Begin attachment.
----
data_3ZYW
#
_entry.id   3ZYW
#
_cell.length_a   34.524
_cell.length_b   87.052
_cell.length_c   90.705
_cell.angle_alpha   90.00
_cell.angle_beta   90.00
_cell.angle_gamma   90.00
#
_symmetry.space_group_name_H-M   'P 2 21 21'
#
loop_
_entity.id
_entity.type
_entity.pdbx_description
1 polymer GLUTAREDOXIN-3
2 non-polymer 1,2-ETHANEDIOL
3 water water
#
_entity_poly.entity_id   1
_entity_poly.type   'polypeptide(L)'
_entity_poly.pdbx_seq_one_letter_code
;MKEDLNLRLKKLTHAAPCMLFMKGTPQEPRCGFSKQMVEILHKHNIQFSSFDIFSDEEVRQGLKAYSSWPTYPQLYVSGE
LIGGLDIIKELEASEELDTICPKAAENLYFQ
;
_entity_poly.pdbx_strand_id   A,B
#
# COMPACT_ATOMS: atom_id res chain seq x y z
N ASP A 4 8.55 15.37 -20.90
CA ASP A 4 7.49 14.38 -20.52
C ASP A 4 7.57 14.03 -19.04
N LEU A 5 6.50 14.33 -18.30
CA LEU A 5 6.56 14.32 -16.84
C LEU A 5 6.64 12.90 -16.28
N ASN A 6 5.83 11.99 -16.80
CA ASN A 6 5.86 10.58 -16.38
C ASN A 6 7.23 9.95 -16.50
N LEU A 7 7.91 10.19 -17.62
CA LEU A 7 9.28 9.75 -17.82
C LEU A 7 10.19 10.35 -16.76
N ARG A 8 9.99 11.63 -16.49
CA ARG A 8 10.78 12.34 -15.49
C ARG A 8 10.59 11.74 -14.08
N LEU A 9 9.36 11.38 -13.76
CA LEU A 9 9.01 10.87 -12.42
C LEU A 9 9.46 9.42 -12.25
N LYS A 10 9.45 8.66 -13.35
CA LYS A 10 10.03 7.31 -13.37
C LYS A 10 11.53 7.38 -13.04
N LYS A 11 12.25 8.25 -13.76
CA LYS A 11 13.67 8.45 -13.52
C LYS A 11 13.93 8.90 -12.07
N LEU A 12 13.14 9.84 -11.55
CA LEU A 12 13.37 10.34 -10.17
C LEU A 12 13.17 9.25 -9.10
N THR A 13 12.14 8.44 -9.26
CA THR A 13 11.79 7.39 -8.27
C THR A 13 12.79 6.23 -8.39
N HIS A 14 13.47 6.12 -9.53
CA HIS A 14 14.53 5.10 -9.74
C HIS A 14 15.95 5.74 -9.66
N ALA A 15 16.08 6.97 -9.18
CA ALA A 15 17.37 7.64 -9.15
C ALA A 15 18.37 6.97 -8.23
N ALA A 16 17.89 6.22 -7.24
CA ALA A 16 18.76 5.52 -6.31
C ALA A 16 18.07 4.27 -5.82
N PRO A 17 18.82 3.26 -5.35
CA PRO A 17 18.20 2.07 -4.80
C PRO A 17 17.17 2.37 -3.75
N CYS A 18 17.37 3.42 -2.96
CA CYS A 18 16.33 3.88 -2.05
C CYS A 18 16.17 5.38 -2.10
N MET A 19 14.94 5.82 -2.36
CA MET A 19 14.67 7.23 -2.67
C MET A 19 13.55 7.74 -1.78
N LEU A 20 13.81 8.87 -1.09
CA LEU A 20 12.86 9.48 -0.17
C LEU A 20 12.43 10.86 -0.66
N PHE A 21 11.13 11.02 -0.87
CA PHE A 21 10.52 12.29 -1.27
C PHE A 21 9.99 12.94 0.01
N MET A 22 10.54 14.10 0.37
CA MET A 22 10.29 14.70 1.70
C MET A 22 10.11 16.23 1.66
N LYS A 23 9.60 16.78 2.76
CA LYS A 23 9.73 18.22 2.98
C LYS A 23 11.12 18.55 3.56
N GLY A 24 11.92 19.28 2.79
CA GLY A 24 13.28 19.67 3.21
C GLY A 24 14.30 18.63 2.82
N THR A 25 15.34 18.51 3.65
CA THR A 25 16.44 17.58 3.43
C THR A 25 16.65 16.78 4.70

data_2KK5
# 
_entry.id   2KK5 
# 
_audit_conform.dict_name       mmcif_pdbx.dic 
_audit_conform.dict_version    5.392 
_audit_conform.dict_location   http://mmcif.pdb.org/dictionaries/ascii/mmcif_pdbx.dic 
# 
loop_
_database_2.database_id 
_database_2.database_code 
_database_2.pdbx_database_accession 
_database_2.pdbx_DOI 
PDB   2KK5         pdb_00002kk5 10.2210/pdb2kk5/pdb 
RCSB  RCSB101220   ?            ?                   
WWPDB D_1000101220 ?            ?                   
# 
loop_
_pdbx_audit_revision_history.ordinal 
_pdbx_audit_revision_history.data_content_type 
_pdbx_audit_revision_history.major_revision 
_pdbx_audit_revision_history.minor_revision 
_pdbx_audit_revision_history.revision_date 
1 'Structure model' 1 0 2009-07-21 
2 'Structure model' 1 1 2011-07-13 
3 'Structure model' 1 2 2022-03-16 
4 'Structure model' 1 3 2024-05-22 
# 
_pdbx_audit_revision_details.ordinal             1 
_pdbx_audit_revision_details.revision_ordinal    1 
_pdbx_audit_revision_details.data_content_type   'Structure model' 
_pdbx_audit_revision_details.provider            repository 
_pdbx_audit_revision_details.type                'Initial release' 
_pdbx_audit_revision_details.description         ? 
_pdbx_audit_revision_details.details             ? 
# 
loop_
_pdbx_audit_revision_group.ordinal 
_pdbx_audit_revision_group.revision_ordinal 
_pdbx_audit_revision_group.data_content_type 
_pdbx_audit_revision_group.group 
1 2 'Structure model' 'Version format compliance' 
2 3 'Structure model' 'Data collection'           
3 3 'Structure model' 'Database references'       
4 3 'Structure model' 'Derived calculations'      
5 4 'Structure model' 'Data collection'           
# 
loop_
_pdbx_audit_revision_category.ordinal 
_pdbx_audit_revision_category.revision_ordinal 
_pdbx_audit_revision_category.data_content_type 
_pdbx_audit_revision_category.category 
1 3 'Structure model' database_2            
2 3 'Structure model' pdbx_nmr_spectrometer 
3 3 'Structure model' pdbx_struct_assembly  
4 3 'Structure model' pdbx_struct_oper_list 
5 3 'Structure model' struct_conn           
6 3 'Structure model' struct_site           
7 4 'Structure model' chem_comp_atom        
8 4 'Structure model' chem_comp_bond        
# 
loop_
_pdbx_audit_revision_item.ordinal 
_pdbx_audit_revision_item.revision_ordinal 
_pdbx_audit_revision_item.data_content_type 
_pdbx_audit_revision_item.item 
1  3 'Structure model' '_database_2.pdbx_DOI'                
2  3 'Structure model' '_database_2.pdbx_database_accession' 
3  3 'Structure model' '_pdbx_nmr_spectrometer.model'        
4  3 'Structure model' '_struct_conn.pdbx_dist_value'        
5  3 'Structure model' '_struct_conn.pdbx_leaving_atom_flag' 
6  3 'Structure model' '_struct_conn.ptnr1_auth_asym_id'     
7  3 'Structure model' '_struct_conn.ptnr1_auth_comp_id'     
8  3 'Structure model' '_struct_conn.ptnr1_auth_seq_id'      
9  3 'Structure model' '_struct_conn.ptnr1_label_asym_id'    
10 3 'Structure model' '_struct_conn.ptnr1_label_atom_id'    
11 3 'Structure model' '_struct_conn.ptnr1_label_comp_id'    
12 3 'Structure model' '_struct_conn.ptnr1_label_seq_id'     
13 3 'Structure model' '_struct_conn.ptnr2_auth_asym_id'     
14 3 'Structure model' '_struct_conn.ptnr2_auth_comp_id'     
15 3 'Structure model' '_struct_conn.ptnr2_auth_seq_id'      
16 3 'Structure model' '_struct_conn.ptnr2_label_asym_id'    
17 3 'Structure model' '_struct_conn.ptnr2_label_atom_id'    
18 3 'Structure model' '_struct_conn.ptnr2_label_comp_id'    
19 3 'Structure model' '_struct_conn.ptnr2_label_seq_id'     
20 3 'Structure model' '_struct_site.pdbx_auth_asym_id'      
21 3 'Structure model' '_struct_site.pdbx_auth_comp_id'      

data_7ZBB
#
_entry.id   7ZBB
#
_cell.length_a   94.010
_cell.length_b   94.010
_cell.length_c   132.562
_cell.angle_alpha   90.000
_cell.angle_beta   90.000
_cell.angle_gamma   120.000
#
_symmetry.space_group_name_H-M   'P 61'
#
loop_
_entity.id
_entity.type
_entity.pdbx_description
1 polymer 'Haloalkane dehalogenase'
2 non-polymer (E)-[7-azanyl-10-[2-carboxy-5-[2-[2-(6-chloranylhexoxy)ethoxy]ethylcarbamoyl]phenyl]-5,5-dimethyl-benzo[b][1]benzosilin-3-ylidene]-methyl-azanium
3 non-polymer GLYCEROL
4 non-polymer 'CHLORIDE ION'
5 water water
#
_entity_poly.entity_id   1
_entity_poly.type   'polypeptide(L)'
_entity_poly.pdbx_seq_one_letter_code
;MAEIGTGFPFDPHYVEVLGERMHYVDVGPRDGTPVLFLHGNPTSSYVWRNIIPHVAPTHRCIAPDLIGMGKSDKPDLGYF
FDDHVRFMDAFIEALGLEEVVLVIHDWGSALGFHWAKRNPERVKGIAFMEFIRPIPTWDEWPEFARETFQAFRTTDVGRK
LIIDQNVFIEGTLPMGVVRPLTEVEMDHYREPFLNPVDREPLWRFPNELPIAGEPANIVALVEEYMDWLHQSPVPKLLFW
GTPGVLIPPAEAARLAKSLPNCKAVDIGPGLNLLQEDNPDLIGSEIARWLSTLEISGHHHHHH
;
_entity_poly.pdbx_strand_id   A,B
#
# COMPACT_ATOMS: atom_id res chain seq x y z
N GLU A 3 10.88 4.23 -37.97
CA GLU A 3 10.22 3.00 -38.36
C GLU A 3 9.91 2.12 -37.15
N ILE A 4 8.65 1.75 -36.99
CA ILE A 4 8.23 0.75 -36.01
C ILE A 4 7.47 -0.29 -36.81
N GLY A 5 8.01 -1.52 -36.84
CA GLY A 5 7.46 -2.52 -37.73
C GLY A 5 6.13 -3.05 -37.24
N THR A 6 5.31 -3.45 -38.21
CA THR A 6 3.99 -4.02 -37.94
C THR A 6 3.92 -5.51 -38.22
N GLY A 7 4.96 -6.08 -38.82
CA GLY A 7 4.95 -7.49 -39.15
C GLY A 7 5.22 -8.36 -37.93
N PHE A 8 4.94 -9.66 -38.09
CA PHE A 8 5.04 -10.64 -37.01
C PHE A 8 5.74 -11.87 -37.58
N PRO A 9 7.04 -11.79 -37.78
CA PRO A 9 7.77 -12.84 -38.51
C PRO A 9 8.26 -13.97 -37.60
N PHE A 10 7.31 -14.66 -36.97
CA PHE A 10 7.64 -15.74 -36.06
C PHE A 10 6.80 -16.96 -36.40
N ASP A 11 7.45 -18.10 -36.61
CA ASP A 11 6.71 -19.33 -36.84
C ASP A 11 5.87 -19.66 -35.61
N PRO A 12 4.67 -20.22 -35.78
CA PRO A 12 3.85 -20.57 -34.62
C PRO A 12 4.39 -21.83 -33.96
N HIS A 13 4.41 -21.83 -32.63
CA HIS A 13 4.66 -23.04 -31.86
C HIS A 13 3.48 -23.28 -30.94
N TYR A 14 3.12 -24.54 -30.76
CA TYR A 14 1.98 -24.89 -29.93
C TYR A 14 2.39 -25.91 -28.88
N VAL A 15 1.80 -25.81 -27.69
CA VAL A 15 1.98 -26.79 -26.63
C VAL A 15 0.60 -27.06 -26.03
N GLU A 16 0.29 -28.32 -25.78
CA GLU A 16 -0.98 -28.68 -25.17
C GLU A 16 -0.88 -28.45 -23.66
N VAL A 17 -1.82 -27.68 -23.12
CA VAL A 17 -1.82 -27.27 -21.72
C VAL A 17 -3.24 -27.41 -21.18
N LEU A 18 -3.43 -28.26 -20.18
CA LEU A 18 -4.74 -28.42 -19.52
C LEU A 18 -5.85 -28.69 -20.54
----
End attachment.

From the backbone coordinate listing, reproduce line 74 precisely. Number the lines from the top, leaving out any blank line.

CA CYS A 18 16.33 3.88 -2.05